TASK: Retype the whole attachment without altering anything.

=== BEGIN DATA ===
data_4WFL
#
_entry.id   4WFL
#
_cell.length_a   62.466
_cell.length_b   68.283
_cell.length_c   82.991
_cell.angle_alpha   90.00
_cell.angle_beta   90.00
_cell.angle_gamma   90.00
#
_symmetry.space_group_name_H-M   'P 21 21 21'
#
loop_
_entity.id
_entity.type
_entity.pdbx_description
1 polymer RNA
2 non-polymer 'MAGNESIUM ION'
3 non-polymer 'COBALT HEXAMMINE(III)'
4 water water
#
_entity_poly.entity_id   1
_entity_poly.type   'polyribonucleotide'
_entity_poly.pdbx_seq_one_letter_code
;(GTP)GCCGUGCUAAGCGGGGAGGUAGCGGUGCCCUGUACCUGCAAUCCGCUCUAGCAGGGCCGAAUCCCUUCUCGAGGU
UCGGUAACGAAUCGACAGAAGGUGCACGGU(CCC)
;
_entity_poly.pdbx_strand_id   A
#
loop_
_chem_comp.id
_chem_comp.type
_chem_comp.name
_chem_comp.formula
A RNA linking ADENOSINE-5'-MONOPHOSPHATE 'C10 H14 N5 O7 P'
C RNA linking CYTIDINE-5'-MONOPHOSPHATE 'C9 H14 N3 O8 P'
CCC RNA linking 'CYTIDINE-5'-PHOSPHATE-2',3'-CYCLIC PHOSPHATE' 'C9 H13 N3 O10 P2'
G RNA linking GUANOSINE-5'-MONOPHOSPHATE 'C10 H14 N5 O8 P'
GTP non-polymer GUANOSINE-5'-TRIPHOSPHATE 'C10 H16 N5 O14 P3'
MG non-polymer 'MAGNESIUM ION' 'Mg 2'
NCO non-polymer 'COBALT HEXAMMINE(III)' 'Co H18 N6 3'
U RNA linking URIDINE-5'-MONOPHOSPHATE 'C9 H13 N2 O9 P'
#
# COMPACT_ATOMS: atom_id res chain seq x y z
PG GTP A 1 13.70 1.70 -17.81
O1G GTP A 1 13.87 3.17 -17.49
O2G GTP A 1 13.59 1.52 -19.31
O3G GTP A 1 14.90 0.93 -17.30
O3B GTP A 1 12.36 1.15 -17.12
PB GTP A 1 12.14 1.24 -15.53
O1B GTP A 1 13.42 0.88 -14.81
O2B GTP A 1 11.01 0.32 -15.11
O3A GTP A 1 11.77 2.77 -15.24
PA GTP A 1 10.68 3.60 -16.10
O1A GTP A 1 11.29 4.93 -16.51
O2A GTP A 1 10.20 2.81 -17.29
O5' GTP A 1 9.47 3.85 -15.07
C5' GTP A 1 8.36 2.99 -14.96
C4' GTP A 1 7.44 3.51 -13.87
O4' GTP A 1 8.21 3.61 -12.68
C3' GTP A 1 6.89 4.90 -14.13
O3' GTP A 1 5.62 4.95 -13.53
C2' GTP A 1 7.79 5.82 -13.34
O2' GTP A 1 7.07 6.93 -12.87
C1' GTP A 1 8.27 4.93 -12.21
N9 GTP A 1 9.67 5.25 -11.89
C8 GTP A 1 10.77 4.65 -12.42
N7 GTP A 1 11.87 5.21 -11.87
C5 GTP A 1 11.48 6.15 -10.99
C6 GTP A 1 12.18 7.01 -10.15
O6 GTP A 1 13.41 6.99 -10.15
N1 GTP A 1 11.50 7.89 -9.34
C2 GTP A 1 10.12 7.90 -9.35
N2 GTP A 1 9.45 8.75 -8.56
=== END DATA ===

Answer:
data_4WFL
#
_entry.id   4WFL
#
_cell.length_a   62.466
_cell.length_b   68.283
_cell.length_c   82.991
_cell.angle_alpha   90.00
_cell.angle_beta   90.00
_cell.angle_gamma   90.00
#
_symmetry.space_group_name_H-M   'P 21 21 21'
#
loop_
_entity.id
_entity.type
_entity.pdbx_description
1 polymer RNA
2 non-polymer 'MAGNESIUM ION'
3 non-polymer 'COBALT HEXAMMINE(III)'
4 water water
#
_entity_poly.entity_id   1
_entity_poly.type   'polyribonucleotide'
_entity_poly.pdbx_seq_one_letter_code
;(GTP)GCCGUGCUAAGCGGGGAGGUAGCGGUGCCCUGUACCUGCAAUCCGCUCUAGCAGGGCCGAAUCCCUUCUCGAGGU
UCGGUAACGAAUCGACAGAAGGUGCACGGU(CCC)
;
_entity_poly.pdbx_strand_id   A
#
loop_
_chem_comp.id
_chem_comp.type
_chem_comp.name
_chem_comp.formula
A RNA linking ADENOSINE-5'-MONOPHOSPHATE 'C10 H14 N5 O7 P'
C RNA linking CYTIDINE-5'-MONOPHOSPHATE 'C9 H14 N3 O8 P'
CCC RNA linking 'CYTIDINE-5'-PHOSPHATE-2',3'-CYCLIC PHOSPHATE' 'C9 H13 N3 O10 P2'
G RNA linking GUANOSINE-5'-MONOPHOSPHATE 'C10 H14 N5 O8 P'
GTP non-polymer GUANOSINE-5'-TRIPHOSPHATE 'C10 H16 N5 O14 P3'
MG non-polymer 'MAGNESIUM ION' 'Mg 2'
NCO non-polymer 'COBALT HEXAMMINE(III)' 'Co H18 N6 3'
U RNA linking URIDINE-5'-MONOPHOSPHATE 'C9 H13 N2 O9 P'
#
# COMPACT_ATOMS: atom_id res chain seq x y z
PG GTP A 1 13.70 1.70 -17.81
O1G GTP A 1 13.87 3.17 -17.49
O2G GTP A 1 13.59 1.52 -19.31
O3G GTP A 1 14.90 0.93 -17.30
O3B GTP A 1 12.36 1.15 -17.12
PB GTP A 1 12.14 1.24 -15.53
O1B GTP A 1 13.42 0.88 -14.81
O2B GTP A 1 11.01 0.32 -15.11
O3A GTP A 1 11.77 2.77 -15.24
PA GTP A 1 10.68 3.60 -16.10
O1A GTP A 1 11.29 4.93 -16.51
O2A GTP A 1 10.20 2.81 -17.29
O5' GTP A 1 9.47 3.85 -15.07
C5' GTP A 1 8.36 2.99 -14.96
C4' GTP A 1 7.44 3.51 -13.87
O4' GTP A 1 8.21 3.61 -12.68
C3' GTP A 1 6.89 4.90 -14.13
O3' GTP A 1 5.62 4.95 -13.53
C2' GTP A 1 7.79 5.82 -13.34
O2' GTP A 1 7.07 6.93 -12.87
C1' GTP A 1 8.27 4.93 -12.21
N9 GTP A 1 9.67 5.25 -11.89
C8 GTP A 1 10.77 4.65 -12.42
N7 GTP A 1 11.87 5.21 -11.87
C5 GTP A 1 11.48 6.15 -10.99
C6 GTP A 1 12.18 7.01 -10.15
O6 GTP A 1 13.41 6.99 -10.15
N1 GTP A 1 11.50 7.89 -9.34
C2 GTP A 1 10.12 7.90 -9.35
N2 GTP A 1 9.45 8.75 -8.56